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HALLOWEEN 2018: The Shape Of Trauma

This contains full spoilers for the 2018 Halloween.

In the original Halloween II there was an elaborate, soap opera-y reason for Michael Myers to come after Laurie Strode yet again – she was his secret sister, and just as he had killed Judith, he wanted to kill Laurie. This kind of explanation was needed to franchise the characters; if you were going to have Laurie and Michael face off again and again you needed to have a reason. As John McClane once wondered, “How can the same shit happen to the same guy twice?” The answer, for decades, was that Michael Myers cared deeply about Laurie.

What Halloween 2018 asks is… what if he didn’t? What if Michael Myers did not care about Laurie Strode at all, but rather Laurie Strode cared so much about Michael Myers that she couldn’t let him go, couldn’t leave him behind, and as such she ends up in the middle of his 40th anniversary prison break, once again being stalked by The Shape who, in other circumstances, would have been happy to just keep killing strangers.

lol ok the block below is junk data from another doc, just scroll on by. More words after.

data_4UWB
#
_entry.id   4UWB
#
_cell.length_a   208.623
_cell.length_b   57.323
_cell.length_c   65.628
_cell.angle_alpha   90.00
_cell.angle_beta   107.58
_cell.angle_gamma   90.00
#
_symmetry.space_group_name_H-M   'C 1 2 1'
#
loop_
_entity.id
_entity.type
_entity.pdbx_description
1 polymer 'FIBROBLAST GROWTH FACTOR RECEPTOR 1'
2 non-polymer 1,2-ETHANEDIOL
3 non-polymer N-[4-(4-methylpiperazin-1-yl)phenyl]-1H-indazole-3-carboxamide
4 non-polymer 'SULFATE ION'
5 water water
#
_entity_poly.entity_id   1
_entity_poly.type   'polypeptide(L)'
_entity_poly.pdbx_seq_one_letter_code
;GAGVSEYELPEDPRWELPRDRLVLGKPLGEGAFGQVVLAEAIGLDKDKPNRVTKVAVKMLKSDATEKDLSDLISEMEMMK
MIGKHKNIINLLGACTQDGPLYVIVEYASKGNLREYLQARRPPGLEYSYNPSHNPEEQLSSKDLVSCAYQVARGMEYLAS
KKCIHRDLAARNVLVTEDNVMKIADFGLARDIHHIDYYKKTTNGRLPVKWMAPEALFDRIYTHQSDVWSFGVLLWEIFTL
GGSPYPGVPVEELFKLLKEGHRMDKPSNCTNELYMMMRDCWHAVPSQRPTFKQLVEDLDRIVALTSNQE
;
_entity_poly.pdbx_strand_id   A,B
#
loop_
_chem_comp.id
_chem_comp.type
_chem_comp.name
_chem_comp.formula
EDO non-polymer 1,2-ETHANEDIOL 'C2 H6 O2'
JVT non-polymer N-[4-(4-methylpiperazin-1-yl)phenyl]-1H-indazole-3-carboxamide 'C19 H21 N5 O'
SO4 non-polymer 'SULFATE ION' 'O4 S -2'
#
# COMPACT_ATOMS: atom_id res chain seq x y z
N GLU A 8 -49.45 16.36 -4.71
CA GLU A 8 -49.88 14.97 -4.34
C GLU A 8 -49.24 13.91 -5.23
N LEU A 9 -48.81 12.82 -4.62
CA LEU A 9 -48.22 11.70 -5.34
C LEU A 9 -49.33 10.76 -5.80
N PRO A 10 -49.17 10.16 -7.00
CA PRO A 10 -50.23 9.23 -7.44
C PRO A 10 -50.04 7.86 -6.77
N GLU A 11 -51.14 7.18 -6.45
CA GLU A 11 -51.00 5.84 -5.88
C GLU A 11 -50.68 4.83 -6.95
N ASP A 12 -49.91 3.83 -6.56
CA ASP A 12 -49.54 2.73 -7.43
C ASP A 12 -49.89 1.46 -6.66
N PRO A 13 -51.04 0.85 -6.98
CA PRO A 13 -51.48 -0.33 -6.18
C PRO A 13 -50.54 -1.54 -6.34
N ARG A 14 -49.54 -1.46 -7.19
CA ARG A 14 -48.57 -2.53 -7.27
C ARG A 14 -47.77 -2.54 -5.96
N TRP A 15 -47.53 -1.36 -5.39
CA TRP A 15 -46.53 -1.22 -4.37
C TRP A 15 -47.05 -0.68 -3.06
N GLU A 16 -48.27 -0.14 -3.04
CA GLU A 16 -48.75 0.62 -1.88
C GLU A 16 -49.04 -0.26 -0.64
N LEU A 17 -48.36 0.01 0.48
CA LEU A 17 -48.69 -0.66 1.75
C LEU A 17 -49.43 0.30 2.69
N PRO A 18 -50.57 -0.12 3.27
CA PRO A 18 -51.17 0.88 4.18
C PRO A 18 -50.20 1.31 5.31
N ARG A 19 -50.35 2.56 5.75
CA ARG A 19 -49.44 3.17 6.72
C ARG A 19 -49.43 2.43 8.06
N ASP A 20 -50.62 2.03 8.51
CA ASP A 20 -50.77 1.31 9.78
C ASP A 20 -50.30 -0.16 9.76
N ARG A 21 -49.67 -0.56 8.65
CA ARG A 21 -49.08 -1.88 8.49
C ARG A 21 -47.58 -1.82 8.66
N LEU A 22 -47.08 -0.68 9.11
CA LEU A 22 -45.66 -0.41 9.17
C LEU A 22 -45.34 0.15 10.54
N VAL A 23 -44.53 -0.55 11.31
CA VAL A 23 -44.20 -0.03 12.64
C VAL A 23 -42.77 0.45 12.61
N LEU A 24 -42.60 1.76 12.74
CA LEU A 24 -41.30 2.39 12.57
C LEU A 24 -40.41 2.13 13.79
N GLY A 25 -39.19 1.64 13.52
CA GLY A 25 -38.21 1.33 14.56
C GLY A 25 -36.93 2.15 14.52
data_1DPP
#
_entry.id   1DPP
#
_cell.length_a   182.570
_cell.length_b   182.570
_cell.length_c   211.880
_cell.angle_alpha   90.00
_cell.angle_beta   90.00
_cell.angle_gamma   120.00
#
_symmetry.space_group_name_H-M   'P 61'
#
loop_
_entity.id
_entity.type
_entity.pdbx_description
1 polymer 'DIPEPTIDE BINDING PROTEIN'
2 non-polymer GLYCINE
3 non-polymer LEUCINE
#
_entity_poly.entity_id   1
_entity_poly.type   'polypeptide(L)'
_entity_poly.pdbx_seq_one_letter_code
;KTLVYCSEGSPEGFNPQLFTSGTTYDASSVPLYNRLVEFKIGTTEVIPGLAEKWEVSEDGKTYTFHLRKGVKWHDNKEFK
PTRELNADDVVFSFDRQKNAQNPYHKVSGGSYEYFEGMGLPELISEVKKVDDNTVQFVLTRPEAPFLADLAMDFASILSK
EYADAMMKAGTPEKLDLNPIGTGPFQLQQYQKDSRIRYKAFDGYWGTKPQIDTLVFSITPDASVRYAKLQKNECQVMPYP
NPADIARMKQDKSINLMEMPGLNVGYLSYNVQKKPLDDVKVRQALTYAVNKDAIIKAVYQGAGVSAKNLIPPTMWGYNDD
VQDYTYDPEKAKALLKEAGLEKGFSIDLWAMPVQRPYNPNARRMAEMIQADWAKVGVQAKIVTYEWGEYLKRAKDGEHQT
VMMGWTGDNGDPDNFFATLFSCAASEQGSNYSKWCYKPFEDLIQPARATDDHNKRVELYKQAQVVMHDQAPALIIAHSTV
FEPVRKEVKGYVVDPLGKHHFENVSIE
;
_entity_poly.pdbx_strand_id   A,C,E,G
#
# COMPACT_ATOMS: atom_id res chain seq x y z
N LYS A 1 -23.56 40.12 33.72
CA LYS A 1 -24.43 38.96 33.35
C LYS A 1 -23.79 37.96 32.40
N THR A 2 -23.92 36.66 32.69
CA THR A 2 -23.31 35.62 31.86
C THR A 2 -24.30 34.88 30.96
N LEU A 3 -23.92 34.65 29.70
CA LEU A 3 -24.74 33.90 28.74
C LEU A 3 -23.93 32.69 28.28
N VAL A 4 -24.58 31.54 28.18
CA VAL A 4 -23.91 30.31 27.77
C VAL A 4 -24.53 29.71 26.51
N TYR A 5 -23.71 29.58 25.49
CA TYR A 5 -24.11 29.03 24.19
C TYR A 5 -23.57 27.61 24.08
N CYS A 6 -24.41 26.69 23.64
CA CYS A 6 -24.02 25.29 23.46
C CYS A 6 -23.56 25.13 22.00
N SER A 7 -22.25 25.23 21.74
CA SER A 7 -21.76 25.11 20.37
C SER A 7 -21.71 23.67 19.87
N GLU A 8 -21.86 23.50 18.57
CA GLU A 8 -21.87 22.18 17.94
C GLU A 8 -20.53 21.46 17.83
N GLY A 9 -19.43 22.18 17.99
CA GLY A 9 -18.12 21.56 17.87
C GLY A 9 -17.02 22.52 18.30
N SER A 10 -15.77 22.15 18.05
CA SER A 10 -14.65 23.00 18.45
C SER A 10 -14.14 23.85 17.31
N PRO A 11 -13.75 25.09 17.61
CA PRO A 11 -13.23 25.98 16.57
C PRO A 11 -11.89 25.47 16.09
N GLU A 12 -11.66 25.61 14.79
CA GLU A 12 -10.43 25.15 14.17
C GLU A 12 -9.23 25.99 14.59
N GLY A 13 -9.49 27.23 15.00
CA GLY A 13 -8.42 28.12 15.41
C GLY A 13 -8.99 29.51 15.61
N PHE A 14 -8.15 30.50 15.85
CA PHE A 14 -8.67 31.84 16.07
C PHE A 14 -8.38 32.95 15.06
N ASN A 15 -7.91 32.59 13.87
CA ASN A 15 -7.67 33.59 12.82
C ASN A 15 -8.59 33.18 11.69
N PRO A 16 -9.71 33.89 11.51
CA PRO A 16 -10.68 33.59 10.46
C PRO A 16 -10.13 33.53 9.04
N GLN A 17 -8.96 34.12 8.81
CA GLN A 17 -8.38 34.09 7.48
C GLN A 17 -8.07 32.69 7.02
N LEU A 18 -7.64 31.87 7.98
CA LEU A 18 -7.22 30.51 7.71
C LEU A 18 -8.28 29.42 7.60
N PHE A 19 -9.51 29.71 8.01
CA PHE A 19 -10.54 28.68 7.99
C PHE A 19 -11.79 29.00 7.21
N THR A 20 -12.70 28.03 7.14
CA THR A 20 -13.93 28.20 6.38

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FIRST MAN: Neil Armstrong Is Trapped In A Glass Case Of Emotion

This contains spoilers for First Man (by which I mean bigger spoilers than “They get to the Moon”).

Ryan Gosling has given many performances that are the equivalent of a glass of water that had some fruit briefly dunked in it – he is so stoic and blank that he just gives you the hint of an idea of the concept of an emotion. Often, as in Drive, these performances have left me cold. But in First Man Gosling – playing one of America’s most iconically emotionally distant men – finds another place to go within that stoicism. As Neil Armstrong Gosling lets us get beyond that stoic exterior and gives us the fragile, live wire trauma that is hiding just beneath the surface.